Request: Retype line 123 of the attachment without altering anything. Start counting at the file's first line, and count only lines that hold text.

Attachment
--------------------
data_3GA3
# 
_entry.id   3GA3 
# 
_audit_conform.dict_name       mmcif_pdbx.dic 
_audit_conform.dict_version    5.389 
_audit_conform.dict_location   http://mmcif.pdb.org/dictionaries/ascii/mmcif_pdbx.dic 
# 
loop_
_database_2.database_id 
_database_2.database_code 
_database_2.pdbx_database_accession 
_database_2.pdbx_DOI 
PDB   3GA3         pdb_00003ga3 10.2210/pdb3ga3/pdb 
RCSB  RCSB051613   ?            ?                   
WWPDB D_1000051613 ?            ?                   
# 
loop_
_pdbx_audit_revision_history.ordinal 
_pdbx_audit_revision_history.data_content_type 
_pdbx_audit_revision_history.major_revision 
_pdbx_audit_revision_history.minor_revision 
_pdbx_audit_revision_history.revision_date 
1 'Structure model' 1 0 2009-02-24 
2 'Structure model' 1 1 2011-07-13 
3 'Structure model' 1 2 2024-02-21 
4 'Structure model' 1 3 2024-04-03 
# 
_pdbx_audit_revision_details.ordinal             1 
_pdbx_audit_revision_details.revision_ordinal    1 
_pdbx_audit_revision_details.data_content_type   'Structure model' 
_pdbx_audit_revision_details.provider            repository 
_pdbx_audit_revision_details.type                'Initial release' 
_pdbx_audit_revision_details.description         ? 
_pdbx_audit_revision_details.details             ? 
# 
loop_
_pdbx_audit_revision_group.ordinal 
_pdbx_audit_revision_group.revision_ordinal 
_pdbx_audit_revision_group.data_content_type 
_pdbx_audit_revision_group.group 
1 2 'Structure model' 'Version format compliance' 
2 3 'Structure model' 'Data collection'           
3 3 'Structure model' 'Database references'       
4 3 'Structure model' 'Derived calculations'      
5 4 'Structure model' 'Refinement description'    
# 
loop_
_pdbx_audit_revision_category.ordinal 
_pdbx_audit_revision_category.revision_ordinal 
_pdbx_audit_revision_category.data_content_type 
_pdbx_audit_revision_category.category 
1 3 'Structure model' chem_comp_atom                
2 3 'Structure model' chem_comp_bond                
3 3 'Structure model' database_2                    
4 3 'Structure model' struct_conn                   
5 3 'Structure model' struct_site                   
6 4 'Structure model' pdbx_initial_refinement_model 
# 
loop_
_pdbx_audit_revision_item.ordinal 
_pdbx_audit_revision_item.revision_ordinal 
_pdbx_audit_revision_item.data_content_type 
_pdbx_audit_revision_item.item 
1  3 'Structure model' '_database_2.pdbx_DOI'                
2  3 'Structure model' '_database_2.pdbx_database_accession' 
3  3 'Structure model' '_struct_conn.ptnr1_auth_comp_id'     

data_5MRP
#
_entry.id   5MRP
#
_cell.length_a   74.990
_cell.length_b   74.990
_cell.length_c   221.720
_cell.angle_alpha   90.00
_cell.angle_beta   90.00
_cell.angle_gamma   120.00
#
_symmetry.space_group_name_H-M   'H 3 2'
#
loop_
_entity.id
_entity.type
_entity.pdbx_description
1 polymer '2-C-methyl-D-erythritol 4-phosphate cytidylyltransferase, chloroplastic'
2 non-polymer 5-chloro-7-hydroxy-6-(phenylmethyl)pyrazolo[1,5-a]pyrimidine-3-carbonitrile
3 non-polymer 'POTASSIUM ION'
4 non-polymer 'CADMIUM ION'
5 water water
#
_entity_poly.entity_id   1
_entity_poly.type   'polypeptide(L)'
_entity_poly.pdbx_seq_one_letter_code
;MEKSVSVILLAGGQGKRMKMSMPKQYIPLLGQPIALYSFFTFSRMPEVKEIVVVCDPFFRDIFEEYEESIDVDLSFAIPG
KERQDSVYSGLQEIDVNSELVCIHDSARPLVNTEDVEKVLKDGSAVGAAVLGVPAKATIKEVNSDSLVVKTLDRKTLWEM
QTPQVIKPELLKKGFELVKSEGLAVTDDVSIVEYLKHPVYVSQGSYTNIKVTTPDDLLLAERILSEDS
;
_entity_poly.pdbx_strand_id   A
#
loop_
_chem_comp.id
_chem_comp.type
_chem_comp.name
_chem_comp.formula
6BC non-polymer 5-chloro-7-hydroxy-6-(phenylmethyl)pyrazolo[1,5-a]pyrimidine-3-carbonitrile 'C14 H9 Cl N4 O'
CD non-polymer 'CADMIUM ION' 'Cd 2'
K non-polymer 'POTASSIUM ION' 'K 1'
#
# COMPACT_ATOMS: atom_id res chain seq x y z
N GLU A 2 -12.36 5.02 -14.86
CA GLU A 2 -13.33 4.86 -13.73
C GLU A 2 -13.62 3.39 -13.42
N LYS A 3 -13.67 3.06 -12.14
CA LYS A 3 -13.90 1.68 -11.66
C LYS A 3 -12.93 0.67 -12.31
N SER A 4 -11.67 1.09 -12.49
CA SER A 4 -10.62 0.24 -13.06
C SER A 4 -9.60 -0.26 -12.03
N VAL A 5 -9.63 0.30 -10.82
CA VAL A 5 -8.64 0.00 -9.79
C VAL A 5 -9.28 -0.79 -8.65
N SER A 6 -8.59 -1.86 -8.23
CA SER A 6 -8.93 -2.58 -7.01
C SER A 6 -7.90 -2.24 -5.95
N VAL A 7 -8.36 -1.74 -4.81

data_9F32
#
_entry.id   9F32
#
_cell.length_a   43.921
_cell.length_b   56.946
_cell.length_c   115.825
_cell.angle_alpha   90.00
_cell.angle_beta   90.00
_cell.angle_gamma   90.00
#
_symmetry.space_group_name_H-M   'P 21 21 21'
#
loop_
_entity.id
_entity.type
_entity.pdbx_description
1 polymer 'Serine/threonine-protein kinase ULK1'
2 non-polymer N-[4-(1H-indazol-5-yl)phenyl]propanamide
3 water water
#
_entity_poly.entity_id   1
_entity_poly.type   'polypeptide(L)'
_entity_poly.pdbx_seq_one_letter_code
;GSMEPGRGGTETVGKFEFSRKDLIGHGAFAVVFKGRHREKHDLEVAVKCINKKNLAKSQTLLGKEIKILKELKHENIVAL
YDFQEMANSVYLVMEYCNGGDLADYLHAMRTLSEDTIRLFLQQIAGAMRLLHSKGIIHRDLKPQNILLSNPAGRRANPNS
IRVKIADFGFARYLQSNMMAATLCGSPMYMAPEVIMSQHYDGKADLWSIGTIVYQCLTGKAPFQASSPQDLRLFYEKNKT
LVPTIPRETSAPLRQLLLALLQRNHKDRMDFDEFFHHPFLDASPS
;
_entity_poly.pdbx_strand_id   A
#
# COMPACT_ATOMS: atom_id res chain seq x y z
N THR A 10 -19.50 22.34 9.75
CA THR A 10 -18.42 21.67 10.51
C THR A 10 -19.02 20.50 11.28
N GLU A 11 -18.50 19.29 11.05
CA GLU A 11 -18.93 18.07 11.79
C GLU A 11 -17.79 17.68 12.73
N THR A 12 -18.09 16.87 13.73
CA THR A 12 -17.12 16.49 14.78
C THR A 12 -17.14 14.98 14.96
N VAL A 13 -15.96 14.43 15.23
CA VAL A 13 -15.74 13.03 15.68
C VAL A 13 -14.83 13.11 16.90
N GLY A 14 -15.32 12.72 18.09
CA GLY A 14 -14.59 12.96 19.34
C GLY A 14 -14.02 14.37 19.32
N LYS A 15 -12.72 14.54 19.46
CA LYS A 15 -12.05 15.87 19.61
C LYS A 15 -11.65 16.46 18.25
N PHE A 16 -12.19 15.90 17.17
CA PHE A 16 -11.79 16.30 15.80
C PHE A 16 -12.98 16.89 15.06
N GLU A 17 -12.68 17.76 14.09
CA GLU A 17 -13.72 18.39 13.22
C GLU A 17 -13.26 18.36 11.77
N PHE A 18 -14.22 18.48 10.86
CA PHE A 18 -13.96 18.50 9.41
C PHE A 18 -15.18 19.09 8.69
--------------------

CA SER A 6 -8.93 -2.58 -7.01